Truman National Security Project

The US Should Build on the Baltic Transformation

Latvian Parliament
By Sally Painter | 8.30.13
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The economic news out of Europe, while recently somewhat improved, continues to underwhelm. The Eurozone countries only just squeaked out of recession this past quarter with a combined growth rate of 0.3 percent – hardly the robust performance needed to get the continent back on track. Meanwhile, in Washington and Brussels, talks are under way for what is sure to be a long and winding process of negotiating a US-EU free trade deal.

Policymakers hold out hope that such a deal, combined with reforms to increase competitiveness, can put Europe back on track. But what shouldn’t be forgotten in this discussion is the role of Europe’s overachievers – the Baltic states of Latvia, Lithuania, and Estonia. They, and Latvia in particular, have battled through intense economic crisis to emerge stronger than ever – and their commitment to the European project should serve as an inspiration in tough times.

The US leadership has begun to appreciate – and publicly recognize – the contribution of the Baltics. On August 30th, President Obama is meeting with the presidents of these three countries – President Andris Bērziņš of Latvia, President Dalia Grybauskaitė of Lithuania, and President Toomas Hendrik Ilves of Estonia. The last time such a meeting occurred at the White House, it was 1993, and the topic du jour was the ongoing Russian occupation.

This time, the focus is very different. In the security realm, the Baltics are no longer protectorates of a struggling empire, but are instead outstanding contributors to the security of Europe and the world. All three countries, as members of NATO, have participated in military operations in Afghanistan, and are pursuing cooperation on important new issues such as cybersecurity. And, in a sign of the changing transatlantic relationship, economic integration and the pursuit of a comprehensive US-EU trade deal will be leading issues in the high level meeting.

Latvia is a perfect example of this transformation, as the country has been a leader in steadily deepening its commitment to full participation in the European project. In addition to Latvia’s EU membership and its deep commitment to NATO, it is also on the brink of joining the Eurozone currency community, and it has received an invitation to join Estonia as a member of the OECD. The accession process to join the 34 nation group of advanced economies officially began this past May, and could be completed as soon as 2015.

This is quite a turnaround from the darkest days of the global economic crisis. Latvia was particularly hard hit by that crisis, losing 25 percent of its GDP between 2008 and 2010. But the Latvian economy has bounced back impressively,becoming the fastest growing economy in Europe over the past two years, growing at over 5 percent each year. The resilience of the recovery led Moody’s to upgrade Latvia’s credit rating in March.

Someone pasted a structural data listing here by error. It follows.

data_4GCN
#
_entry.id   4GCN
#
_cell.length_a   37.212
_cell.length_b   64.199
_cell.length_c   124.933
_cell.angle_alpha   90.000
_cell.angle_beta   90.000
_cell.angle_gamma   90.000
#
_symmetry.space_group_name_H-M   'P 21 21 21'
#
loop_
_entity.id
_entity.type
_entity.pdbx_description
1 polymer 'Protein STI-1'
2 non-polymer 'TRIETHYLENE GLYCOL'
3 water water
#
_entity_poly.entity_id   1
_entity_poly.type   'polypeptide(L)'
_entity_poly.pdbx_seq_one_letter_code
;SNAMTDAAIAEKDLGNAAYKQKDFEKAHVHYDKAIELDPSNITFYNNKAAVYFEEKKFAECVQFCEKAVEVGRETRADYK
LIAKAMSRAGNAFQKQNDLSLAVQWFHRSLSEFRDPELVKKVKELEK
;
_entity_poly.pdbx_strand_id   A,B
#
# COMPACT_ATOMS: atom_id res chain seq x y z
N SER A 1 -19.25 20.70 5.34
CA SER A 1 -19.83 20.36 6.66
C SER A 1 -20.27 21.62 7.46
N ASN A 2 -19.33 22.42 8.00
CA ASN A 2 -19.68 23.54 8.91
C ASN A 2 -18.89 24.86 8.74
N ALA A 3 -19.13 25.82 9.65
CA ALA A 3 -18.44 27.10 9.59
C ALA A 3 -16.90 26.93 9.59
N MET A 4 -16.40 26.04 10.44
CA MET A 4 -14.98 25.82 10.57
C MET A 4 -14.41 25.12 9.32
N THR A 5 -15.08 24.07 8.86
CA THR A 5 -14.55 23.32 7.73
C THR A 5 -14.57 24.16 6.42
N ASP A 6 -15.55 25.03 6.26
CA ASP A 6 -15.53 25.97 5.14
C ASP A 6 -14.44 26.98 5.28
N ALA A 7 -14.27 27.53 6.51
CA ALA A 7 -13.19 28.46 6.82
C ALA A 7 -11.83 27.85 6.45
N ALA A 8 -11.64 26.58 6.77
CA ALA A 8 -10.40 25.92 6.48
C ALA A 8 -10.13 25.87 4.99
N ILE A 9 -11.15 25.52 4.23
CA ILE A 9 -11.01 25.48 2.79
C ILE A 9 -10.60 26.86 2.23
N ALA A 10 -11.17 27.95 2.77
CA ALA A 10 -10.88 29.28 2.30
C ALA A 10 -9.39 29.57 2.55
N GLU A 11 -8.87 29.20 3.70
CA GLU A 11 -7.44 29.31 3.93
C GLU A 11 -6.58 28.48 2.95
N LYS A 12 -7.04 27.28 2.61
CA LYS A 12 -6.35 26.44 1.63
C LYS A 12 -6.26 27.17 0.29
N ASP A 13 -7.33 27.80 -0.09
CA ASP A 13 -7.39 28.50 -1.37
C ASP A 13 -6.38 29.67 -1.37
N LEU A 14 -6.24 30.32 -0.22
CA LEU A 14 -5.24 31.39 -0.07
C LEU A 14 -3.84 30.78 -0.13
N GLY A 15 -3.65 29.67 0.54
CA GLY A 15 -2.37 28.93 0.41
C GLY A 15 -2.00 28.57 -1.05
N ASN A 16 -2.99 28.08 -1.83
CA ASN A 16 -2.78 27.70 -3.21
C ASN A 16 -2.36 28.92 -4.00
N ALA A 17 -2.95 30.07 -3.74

Latvia’s recovery has been built on the impressive ability of its leadership to take hard steps towards economic rebalancing, demonstrating both the resolve and the ability to get the country back on track with its dreams of European integration. While debt blooms elsewhere on the continent, Latvia has aggressively pursued fiscal adjustment – last year, the budget deficit was cut to 1.5 percent of GDP from 9.7 percent in 2009 – and it also achieved early repayment of its IMF stabilization loans. Now, unemployment is falling, robust growth has been restored, and the government’s resolve has reassured investors.

Thus, the Obama administration has chosen an opportune moment to reengage with its Baltic partners – and not a moment too soon. As Europe continues to struggle, NATO attempts to reinvigorate its mission, and tensions with Russia rise, it is in the clear interests of the United States to forge closer working relationships with steadfast, stable transatlantic partners such as these.

Continuing to support Latvia’s OECD accession process and its transition to a Eurozone nation are particularly important for US interests. Latvia is making important strides in improving the transparency and performance of both its business and public sectors. Because the economies and financial systems of the US and Latvia have become increasingly intertwined – to the benefit of both nations – strengthening this relationship is an important opportunity. The US has been a key partner in the development of Latvia’s financial sector into the regional leader it is today, and current trade talks can serve as a stepping stone to greater cooperation and mutually beneficial integration and investment.

These issues will surely be at the top of the agenda as President Obama meets with his Baltic counterparts. Just as the Baltics have transformed their role within greater Europe, it is time for the US to transform and reenergize its engagement with its Baltic partners. Failure to do so would bode ill for the future of our transatlantic future.

Sally Painter is a Truman Project Board Member.